Because most philosophies that frown on reproduction don't survive.

Thursday, April 13, 2006

To whom shall we go?

Today being Holy Thursday, it seem appropriate to re-read the Bread of Life discourse in John 6:22-71. Jesus makes his message as clear as possible. He starts by saying, "I am the bread of life; whoever comes to me will never hunger, and whoever believes in me will never thirst." (v.35) The crowds murmur at this, so Jesus ups the ante by proclaiming, "I am the living bread that came down from heaven; whoever eats this bread will live forever; and the bread that I will give is my flesh for the life of the world." (v.51) Once again the crowds debated his meaning, so finally Jesus is explicit: "Amen, amen, I say to you, unless you eat the flesh of the Son of Man and drink his blood, you do not have life within you. Whoever eats my flesh and drinks my blood has eternal life, and I will raise him on the last day. For my flesh is true food, and my blood is true drink. Whoever eats my flesh and drinks my blood remains in me and I in him." (vv.53-56)

Jesus lost many of his disciples over these words: "many of his disciples returned to their former way of life and no longer accompanied him." (v.66) The twelve remained, even, oddly enough, Judas -- who would later betray Jesus. Why didn't Judas leave at this time? Could he have actually believed that Jesus's flesh was true food and his blood true drink? When Jesus asks why the twelve don't go, Peter tells him, "Master, to whom shall we go? You have the words of eternal life. We have come to believe and are convinced that you are the Holy One of God." (vv.68-69) None of the others dispute this, even at at time when it would have been incredibly easy to walk away, which indicates that all the apostles concurred with what Peter said. Judas must have accepted both Jesus's words and Peter's statement.

At the Last Supper, Jesus again proclaims that his flesh and blood are meant to be eaten. "While they were eating, Jesus took bread, said the blessing, broke it, and giving it to his disciples said, 'Take and eat; this is my body.' Then he took a cup, gave thanks, and gave it to them, saying, 'Drink from it, all of you, for this is my blood of the covenant, which will be shed on behalf of many for the forgiveness of sins." (Mt. 26:26-28). This time there are no doubters in the room -- no one grumbles about these being hard words to accept. Judas rushes out, preparing to betray him, but all the rest of the disciples echo Peter's words: "Even though I should have to die with you, I will not deny you." (Mt. 26:35)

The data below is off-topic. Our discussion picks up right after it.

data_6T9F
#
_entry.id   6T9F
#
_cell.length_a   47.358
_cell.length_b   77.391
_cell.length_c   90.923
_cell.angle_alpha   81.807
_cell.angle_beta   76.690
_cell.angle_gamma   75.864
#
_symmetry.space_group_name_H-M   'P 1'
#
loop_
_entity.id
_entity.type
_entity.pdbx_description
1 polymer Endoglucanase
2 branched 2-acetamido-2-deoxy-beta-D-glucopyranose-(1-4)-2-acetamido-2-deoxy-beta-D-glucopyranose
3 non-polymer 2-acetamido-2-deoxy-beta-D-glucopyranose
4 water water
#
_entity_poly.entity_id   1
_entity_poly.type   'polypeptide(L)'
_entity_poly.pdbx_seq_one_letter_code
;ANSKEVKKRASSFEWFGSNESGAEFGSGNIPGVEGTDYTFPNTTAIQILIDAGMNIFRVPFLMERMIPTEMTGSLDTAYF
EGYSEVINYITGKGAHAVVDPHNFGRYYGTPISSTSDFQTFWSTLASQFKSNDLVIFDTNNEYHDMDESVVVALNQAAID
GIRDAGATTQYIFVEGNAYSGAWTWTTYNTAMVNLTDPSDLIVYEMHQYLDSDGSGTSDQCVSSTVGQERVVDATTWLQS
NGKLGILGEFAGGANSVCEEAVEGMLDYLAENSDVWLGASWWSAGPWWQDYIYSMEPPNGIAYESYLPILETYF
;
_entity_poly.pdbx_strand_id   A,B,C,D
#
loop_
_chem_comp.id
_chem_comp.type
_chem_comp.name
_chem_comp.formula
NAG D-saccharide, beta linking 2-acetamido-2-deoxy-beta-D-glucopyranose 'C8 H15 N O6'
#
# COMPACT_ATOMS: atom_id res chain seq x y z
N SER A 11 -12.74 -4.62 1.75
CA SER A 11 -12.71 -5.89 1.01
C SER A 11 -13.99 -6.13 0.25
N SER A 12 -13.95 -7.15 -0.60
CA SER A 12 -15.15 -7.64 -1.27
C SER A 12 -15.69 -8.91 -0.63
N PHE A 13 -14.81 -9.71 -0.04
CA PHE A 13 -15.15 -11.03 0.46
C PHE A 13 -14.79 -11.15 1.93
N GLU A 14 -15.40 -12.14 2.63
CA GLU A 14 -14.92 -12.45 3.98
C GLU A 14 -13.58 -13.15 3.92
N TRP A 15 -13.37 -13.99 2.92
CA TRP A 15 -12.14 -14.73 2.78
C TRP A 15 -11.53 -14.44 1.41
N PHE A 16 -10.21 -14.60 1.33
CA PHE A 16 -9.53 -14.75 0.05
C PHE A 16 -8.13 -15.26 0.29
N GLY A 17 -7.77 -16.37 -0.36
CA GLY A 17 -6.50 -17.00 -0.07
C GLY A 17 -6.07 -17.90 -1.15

Yet all but one of the disciples did leave Jesus, much as the crowds did in John 6. Despite having just witnessed the first Mass and having given assent and partaken of Jesus's flesh at the Last Supper, there are none who come to his aid, or who can even stay awake at the garden of Gethsemane. Not even the first Eucharist bolstered the courage of the disciples, even though they truly believed.

Jesus knew that his followers would need an extra dose of grace and stamina, because he promiseed them the Holy Spirit after he departs. It's not until after Pentecost that the disciples are willing to lay down their lives for Jesus. Until then, even those who have received the Eucharist do not publicly acknowledge him.

Interesting footnote: John is the only gospel that doesn't mention the institution of the Eucharist during the last supper. Perhaps that's because he had such a strong Eucharistic discourse earlier in chapter 6.

1 comment:

Sir Galen of Bristol said...

I always imagined that at Capernaum, when Jesus made the John 6 discourse, the apostles were upset, and confused, and going along purely on faith without understanding.

And then when they got to the last supper, and Jesus said, "this is my body", they were relieved, and thought, "THAT'S what he was talking about! OK, I get it now! I'm glad I stayed."